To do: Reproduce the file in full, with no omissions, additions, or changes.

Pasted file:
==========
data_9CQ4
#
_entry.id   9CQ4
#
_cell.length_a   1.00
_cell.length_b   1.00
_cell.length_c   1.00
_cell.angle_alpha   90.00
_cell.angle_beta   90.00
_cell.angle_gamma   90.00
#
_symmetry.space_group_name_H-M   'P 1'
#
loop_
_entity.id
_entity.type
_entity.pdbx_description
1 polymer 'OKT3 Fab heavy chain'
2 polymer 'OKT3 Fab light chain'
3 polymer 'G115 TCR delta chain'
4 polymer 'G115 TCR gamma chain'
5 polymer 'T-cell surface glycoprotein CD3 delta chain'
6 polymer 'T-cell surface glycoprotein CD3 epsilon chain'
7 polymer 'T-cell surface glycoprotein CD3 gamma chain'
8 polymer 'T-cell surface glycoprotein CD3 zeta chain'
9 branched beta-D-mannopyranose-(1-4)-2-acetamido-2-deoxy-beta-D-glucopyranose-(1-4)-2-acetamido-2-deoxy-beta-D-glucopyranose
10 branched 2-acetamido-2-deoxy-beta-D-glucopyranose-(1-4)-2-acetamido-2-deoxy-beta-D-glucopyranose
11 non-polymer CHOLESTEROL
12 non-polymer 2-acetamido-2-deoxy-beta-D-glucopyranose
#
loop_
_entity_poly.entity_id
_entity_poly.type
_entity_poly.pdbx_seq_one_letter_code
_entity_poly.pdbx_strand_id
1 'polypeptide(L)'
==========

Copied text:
data_9CQ4
#
_entry.id   9CQ4
#
_cell.length_a   1.00
_cell.length_b   1.00
_cell.length_c   1.00
_cell.angle_alpha   90.00
_cell.angle_beta   90.00
_cell.angle_gamma   90.00
#
_symmetry.space_group_name_H-M   'P 1'
#
loop_
_entity.id
_entity.type
_entity.pdbx_description
1 polymer 'OKT3 Fab heavy chain'
2 polymer 'OKT3 Fab light chain'
3 polymer 'G115 TCR delta chain'
4 polymer 'G115 TCR gamma chain'
5 polymer 'T-cell surface glycoprotein CD3 delta chain'
6 polymer 'T-cell surface glycoprotein CD3 epsilon chain'
7 polymer 'T-cell surface glycoprotein CD3 gamma chain'
8 polymer 'T-cell surface glycoprotein CD3 zeta chain'
9 branched beta-D-mannopyranose-(1-4)-2-acetamido-2-deoxy-beta-D-glucopyranose-(1-4)-2-acetamido-2-deoxy-beta-D-glucopyranose
10 branched 2-acetamido-2-deoxy-beta-D-glucopyranose-(1-4)-2-acetamido-2-deoxy-beta-D-glucopyranose
11 non-polymer CHOLESTEROL
12 non-polymer 2-acetamido-2-deoxy-beta-D-glucopyranose
#
loop_
_entity_poly.entity_id
_entity_poly.type
_entity_poly.pdbx_seq_one_letter_code
_entity_poly.pdbx_strand_id
1 'polypeptide(L)'